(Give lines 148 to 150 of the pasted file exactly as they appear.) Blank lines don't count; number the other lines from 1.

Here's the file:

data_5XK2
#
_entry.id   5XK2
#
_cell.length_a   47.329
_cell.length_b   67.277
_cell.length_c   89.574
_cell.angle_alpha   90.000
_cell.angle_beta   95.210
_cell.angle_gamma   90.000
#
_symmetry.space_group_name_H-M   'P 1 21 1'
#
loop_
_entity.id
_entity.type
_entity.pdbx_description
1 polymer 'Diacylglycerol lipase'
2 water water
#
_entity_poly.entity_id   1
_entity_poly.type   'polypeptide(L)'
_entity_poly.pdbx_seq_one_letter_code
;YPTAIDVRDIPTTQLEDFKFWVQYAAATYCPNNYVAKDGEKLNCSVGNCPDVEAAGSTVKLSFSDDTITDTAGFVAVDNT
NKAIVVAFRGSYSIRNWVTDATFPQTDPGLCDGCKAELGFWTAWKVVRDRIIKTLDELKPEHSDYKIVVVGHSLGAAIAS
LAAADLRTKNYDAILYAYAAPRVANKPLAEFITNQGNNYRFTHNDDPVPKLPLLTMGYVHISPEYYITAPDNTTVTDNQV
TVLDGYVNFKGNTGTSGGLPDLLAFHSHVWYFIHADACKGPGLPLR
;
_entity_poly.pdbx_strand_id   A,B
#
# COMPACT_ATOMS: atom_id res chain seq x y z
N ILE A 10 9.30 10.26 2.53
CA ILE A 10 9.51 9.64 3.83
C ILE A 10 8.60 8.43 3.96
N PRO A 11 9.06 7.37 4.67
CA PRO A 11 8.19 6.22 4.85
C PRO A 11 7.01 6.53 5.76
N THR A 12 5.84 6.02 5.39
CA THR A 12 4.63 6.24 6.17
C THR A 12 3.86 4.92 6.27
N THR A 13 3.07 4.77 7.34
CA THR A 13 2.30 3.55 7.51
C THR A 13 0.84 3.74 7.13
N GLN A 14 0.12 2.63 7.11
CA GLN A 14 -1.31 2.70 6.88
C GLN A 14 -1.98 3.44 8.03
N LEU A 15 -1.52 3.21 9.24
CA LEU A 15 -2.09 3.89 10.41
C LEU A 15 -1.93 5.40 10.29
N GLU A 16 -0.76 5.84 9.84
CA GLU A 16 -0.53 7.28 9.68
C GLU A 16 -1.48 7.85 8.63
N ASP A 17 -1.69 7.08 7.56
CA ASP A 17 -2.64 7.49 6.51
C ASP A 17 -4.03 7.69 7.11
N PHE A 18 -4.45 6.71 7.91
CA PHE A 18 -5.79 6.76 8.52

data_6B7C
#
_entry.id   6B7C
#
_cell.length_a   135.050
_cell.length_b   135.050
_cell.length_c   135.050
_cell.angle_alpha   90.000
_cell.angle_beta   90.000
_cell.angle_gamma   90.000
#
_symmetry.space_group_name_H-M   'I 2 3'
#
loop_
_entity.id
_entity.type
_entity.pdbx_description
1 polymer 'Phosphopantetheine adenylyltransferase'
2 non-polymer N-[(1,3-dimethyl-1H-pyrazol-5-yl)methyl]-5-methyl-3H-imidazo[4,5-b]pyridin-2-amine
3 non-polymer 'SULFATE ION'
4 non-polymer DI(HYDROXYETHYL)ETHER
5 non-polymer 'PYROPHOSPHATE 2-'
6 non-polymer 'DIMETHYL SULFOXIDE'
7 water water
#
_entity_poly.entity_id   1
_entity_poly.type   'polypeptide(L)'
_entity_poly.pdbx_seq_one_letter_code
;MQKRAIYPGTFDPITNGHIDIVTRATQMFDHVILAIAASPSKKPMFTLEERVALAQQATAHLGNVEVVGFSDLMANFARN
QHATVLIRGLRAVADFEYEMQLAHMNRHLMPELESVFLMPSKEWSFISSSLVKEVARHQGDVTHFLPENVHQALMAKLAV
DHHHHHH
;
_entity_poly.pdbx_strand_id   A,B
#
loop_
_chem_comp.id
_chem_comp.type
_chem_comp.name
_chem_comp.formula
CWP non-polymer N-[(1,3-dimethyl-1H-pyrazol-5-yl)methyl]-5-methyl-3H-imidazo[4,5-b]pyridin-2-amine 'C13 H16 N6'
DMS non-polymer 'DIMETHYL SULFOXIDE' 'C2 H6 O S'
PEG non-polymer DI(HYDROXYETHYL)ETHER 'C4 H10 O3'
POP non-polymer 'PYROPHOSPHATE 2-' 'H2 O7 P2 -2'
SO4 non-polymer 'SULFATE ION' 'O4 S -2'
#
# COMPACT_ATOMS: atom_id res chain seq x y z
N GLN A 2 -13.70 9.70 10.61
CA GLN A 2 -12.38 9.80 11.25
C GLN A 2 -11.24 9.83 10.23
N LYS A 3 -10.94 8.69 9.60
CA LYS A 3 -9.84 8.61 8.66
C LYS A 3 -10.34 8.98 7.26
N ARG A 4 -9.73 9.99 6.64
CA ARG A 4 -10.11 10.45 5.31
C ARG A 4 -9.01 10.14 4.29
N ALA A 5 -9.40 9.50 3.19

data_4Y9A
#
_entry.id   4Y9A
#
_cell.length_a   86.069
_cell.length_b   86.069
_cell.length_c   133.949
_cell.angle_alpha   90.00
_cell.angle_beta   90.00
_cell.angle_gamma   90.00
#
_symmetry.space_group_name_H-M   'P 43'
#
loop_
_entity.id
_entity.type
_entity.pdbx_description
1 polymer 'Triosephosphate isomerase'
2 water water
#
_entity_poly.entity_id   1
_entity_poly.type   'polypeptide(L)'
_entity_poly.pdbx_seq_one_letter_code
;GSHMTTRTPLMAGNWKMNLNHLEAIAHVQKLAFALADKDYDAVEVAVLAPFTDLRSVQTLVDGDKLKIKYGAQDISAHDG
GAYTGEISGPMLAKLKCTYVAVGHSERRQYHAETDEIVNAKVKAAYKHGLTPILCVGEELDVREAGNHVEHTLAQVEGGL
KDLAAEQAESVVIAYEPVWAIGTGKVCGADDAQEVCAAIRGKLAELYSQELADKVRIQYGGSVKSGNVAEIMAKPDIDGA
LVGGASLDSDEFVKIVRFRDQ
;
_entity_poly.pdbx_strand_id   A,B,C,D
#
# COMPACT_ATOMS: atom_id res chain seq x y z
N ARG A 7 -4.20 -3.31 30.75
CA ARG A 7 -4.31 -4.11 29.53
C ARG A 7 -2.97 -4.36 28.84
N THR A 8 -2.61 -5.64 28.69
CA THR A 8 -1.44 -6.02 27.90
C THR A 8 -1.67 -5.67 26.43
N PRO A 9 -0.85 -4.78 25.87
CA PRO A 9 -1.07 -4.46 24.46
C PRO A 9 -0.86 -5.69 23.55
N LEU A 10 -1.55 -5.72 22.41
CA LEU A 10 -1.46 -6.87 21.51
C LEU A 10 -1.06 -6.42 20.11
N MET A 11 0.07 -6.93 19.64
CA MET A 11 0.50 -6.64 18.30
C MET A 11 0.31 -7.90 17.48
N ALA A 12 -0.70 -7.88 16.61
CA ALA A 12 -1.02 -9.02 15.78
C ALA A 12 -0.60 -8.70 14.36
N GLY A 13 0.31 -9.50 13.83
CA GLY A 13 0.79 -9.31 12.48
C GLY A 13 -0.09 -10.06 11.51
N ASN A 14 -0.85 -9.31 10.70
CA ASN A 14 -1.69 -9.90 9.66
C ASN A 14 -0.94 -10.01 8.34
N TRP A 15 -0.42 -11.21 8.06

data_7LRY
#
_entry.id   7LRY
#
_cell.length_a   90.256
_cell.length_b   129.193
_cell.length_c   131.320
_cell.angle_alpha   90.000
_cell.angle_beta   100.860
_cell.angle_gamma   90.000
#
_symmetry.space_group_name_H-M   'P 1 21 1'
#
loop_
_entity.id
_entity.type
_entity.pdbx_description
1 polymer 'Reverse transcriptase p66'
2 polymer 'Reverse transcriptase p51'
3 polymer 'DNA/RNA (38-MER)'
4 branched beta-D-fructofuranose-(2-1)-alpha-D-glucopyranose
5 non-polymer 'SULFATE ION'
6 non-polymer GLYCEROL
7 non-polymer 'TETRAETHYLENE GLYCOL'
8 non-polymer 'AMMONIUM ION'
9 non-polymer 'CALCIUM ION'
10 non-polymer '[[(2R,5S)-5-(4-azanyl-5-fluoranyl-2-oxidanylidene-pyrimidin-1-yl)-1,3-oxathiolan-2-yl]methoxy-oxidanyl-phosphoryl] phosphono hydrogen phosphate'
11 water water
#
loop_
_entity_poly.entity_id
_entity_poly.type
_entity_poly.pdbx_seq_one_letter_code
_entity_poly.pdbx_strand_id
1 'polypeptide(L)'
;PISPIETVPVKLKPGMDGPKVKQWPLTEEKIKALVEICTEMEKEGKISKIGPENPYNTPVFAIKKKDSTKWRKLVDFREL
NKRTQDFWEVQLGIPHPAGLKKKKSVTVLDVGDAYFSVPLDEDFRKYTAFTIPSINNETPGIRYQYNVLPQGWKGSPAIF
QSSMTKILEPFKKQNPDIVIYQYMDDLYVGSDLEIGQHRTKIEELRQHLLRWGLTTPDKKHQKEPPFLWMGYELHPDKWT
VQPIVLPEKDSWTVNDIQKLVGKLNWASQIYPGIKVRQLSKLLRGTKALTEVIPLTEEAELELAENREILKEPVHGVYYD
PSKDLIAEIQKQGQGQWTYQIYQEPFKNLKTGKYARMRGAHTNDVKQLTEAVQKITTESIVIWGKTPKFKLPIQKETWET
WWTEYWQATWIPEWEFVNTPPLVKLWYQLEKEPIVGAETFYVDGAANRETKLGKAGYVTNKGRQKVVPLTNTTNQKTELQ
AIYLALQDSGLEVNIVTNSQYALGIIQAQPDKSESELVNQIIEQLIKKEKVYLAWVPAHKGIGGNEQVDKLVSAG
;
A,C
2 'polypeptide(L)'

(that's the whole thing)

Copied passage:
N THR A 8 -2.61 -5.64 28.69
CA THR A 8 -1.44 -6.02 27.90
C THR A 8 -1.67 -5.67 26.43